The poem continues, stating “our bodies are hard like/ worn pavement” (line 4). The poem is interested in the line between the body and the physical environment it inhabits. Like Bigger Thomas who feels the effects of racism and class oppression manifest in his bodily outbreaks of violence and sexuality, the “We” in this poem feel their bodies worn down by environmental oppression. However, the poem also states, “our frater-/nity is shoulder-rubbing, crude with unspoken love; our pass-/ word the wry smile that speaks a common fate” (line 5). The street that these people have come to love, is not only a physical boundary, but a site of its own production. The bodies of those residing here are not merely written upon by oppression: they are bodies that express what words cannot express, a fraternity and love due to shared oppression. Bodies express in public what words cannot always express; in this site of shared meaning, new possibilities emerge.

The poem focuses on this intra-community expression.

Our emblems are street emblems: stringy curtains blowing in win-

    dows; sticky-fingered babies tumbling on door-steps; deep-

    cellared laughs meant for everybody; slow groans heard in

    area-ways. (4)

Where Bigger Thomas looked around his world of stringy curtains and rat-infested one-room apartments and saw a world devoid of possibility, a world absent of meaning, Wright is here re-presenting that world as a way of identifying cultural specificity. Typical markers of poverty are reconceived as shared culture. The poem attempts to show the ways that signs of oppression produce a shared cultural language that can (and should) be radicalized as a foundation for collective action. 

The poem’s final stanza points toward this world of collectivization:

And there is something in the streets that made us feel immortality

when we rushed along ten thousand strong, hearing our

chant fill the world, wanting to do what none of us would do

alone, aching to should the forbidden word, knowing that we

of the streets are deathless…

The final stanza enacts a specific shift toward a vision of political empowerment, transforming the street, the home, into a site of freedom. That the streets are also home, makes the political vision that much more libratory. Those involved in the action will feel “immortal,” “deathless,” with the knowledge that they have transgressed the possibilities of individuality. In a world frightened and unable to speak its desire for freedom or for change, collectively, that freedom can take place.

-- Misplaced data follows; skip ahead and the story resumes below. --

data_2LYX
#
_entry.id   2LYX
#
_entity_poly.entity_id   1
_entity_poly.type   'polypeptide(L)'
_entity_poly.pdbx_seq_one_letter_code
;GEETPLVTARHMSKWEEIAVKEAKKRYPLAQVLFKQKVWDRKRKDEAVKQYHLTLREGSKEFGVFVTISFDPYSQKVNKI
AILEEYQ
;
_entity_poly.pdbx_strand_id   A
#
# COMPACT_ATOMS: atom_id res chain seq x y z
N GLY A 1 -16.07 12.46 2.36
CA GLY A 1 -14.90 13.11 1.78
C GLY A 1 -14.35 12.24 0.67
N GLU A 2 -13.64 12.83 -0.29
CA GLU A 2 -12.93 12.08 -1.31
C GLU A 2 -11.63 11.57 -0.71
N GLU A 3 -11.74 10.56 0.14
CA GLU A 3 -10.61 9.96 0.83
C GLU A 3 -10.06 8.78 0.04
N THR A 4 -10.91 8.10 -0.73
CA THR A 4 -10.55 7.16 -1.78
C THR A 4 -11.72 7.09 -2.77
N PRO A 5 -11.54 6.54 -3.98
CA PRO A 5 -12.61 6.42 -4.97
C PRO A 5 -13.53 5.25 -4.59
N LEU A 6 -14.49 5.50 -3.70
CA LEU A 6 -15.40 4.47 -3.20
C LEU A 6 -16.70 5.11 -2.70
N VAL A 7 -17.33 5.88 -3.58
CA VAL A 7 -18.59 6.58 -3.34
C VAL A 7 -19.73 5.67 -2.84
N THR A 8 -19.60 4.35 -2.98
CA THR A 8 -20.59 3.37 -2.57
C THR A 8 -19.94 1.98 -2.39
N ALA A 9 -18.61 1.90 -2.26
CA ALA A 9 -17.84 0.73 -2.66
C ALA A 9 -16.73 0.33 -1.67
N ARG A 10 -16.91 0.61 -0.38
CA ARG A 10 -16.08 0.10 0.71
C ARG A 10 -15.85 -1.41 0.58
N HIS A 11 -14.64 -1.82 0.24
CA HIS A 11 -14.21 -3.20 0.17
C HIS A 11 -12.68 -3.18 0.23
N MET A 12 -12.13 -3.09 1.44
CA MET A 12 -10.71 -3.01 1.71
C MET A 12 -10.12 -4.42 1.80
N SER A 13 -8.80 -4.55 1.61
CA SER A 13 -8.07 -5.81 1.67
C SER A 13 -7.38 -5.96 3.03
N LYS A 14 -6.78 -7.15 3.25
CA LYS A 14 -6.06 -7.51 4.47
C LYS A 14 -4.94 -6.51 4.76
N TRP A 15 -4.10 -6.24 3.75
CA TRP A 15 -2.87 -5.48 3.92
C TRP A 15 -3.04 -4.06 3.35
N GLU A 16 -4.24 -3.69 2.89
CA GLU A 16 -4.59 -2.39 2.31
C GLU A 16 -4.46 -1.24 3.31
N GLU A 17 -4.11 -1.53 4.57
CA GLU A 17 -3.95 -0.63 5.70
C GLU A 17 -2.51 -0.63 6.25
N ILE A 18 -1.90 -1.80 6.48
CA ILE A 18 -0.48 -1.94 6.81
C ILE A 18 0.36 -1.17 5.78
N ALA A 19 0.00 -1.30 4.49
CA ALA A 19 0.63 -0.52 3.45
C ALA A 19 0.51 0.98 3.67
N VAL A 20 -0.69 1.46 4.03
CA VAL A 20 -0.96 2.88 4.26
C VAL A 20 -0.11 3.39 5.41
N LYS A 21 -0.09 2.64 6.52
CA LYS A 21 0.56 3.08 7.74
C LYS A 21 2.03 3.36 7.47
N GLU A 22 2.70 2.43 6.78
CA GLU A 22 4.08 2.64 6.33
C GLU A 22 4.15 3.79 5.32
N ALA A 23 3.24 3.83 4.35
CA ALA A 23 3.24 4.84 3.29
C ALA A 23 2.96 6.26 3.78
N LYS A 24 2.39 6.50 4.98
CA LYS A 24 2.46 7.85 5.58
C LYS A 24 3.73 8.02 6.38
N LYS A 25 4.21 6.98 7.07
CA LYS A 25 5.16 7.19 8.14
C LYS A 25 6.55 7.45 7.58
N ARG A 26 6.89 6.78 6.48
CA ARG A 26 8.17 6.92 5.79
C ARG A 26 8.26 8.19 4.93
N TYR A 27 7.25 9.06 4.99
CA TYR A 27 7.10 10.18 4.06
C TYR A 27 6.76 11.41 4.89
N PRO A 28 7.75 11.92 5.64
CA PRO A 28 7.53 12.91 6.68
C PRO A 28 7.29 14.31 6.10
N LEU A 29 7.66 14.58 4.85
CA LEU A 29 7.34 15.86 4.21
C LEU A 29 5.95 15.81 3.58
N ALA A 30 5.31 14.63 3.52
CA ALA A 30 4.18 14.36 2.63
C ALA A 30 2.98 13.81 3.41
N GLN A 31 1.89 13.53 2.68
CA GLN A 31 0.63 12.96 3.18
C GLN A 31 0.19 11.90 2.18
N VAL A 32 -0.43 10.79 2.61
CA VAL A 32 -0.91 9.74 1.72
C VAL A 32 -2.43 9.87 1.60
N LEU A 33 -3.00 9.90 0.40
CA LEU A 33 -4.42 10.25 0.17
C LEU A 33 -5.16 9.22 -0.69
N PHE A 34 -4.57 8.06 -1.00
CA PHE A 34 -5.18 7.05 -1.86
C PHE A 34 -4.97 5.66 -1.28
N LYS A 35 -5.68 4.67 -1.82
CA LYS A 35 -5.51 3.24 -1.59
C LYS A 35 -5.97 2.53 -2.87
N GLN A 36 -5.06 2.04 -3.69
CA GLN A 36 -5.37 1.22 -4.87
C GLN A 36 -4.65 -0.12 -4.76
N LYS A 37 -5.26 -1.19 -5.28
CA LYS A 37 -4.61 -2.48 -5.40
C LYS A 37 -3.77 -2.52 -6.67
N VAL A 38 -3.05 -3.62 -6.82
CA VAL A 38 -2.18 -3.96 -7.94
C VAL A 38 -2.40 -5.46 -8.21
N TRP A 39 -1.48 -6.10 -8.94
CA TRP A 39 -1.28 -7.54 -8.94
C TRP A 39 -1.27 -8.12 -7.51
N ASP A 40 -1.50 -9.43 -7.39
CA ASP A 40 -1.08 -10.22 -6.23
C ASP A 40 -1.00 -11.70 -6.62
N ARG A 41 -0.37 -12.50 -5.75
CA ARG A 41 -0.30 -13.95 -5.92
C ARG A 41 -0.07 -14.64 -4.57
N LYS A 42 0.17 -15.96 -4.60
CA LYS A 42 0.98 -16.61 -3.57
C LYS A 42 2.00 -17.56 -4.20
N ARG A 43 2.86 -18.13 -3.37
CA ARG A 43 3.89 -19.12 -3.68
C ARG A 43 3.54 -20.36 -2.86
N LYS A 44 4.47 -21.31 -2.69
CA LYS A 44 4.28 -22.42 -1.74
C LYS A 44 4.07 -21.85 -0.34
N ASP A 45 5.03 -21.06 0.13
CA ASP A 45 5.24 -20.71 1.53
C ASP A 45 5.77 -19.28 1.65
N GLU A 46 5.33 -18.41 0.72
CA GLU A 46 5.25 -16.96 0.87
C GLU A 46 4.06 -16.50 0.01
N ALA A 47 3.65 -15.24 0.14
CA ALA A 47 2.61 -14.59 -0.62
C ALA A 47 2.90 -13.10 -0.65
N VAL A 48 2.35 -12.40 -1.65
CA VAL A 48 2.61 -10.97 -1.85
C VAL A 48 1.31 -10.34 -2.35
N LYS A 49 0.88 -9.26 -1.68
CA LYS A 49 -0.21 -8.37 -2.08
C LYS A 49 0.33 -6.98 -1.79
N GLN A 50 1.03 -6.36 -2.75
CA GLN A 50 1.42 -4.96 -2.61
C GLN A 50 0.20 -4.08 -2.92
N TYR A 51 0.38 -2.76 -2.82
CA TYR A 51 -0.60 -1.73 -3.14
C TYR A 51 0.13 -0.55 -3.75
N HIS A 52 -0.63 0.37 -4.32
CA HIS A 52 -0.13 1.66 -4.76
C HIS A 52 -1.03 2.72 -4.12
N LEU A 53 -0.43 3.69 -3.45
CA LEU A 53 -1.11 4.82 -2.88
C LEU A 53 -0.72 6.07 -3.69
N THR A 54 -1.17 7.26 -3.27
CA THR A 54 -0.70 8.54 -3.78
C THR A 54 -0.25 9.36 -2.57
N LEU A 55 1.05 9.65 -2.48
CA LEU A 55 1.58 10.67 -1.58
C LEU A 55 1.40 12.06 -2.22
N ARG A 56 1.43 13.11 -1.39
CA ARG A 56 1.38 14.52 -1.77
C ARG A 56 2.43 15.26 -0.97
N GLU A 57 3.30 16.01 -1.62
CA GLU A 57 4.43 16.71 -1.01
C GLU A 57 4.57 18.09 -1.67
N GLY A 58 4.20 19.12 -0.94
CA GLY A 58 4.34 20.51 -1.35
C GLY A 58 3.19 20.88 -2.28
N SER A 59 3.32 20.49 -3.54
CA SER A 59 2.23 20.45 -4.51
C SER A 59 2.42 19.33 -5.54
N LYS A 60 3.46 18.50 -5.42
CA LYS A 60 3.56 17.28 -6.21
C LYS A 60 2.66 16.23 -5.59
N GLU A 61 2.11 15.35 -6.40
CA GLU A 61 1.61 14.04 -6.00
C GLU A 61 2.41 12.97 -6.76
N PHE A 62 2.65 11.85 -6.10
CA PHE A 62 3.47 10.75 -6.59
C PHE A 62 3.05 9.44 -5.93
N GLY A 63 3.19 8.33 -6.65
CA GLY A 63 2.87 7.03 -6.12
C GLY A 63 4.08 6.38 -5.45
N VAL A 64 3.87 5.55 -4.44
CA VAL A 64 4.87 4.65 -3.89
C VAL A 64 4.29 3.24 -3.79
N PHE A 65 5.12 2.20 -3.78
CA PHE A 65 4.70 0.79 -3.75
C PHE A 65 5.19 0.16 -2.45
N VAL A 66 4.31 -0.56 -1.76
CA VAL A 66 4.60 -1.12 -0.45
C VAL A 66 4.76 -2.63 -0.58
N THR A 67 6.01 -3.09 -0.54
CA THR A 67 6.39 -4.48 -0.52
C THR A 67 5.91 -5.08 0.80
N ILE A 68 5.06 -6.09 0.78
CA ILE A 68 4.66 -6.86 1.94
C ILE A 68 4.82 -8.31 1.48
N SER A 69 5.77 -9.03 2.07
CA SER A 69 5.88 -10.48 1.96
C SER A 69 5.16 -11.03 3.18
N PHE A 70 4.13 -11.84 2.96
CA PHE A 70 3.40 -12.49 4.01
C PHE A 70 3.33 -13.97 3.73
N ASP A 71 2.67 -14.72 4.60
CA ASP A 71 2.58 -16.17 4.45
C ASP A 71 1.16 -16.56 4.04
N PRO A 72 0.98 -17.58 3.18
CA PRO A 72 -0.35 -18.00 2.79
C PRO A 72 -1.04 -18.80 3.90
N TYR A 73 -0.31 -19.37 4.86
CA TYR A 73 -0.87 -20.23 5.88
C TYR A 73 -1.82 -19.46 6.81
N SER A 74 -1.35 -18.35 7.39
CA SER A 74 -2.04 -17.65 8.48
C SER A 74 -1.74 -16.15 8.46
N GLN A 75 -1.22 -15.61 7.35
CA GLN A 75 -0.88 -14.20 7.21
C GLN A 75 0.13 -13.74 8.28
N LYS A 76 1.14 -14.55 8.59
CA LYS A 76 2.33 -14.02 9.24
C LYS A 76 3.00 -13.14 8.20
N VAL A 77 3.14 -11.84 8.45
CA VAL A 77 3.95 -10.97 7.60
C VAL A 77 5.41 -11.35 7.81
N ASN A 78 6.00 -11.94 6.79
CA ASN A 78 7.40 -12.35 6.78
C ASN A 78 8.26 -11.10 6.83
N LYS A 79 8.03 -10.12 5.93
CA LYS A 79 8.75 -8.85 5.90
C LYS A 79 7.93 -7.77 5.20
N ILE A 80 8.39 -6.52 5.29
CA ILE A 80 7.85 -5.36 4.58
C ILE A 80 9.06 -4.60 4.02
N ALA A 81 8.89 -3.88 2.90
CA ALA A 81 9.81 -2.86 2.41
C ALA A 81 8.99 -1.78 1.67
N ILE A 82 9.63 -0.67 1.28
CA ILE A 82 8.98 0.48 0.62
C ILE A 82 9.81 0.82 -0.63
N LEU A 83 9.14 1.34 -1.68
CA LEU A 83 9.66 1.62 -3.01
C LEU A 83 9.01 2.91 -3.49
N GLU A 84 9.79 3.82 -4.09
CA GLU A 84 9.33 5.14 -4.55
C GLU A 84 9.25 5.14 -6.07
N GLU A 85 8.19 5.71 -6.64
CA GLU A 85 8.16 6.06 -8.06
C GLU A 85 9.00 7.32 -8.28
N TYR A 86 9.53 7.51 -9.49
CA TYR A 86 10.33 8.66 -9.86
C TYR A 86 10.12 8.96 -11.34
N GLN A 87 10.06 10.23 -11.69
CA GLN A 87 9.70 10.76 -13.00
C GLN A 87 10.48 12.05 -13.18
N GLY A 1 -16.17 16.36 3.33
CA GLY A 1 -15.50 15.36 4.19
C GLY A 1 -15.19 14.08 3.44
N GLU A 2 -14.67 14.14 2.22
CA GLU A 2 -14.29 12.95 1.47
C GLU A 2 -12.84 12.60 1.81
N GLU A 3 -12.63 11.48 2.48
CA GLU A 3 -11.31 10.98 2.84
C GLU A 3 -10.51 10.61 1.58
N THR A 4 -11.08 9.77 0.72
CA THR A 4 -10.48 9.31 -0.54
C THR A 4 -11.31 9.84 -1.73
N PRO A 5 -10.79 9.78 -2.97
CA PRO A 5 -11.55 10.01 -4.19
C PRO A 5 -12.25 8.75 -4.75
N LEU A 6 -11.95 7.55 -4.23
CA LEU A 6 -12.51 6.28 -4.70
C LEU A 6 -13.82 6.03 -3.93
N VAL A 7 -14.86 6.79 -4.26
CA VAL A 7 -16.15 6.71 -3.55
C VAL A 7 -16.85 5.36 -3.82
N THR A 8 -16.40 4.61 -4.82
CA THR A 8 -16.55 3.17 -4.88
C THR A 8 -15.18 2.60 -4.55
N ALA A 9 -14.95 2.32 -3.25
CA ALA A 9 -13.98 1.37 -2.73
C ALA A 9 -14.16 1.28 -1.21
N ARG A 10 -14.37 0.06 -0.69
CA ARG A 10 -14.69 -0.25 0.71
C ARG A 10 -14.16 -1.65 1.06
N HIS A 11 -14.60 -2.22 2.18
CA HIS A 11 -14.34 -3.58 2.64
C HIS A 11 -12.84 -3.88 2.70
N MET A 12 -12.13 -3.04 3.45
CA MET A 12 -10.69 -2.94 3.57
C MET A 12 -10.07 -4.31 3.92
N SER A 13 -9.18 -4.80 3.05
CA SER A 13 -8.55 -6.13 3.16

The poem’s political vision is presented in a somewhat lyrical form that is fragmented through line breaks and shaped through indentation. Words are hyphenated, sometimes awkwardly, in order to maintain the poem’s form. The highly descriptive “poetic” voice is held back by the poem’s boundaries. The poem also employs a number of semi-colons to maintain coherence among its often long sentences. The final stanza’s ellipses mark the transgression that the poem points toward, the breaking free of boundaries, and into immortality.

Chase Dimock: On "A True Account of Talking to the Sun on Fire Island"

A Few Queer Notes on Frank O’Hara’s “A True Account of Talking to the Sun on Fire Island”            

Without its title “A True Account of Talking to the Sun on Fire Island”, the queer space of O’Hara’s poem taking place on Fire Island could pass easily undetected without the image of hoards of tanned men partying on the beach evoked at the mention of the now famous gay resort. Although the poem itself has little to say explicitly about sexual identity or its attendant politics, I believe that it benefits from being situated in the specific context of Fire Island’s history in the lgbt community. Today, Fire Island is a famous summer vacation spot populated heavily with gay men during its high season. While the 21st century discos, raves, and circuit parties on the island today make it a carnival atmosphere, in the time of Frank O’Hara, Fire Island was more of a traditional east coast village of summer homes—just prominently populated by queer men and women. Fire Island was an especially popular destination for gay writers and artists. In her ethnography of the resort, Cherry Grove, Fire Isla, Esther Newton mentions the legend that W.H. Auden and Christopher Isherwood once attended a party at the famous Duffy’s Hotel dressed as Dionysus and Ganymede. Whether this is true or not, it establishes the space Fire Island occupied in not just gay culture, but also gay literary history, as a space that nurtured and inspired queer expression. Since even before O’Hara’s stay, Fire Island has had a place in the gay imaginary as a queer oasis—an escape from the bigotry and obligatory discretion of urban life. Along with promising romantic liaisons (however brief their durations) Fire Island was also a rare space of queer domesticity where gay men and women could live almost like their straight counterparts in the suburbs and residential communities outside the city.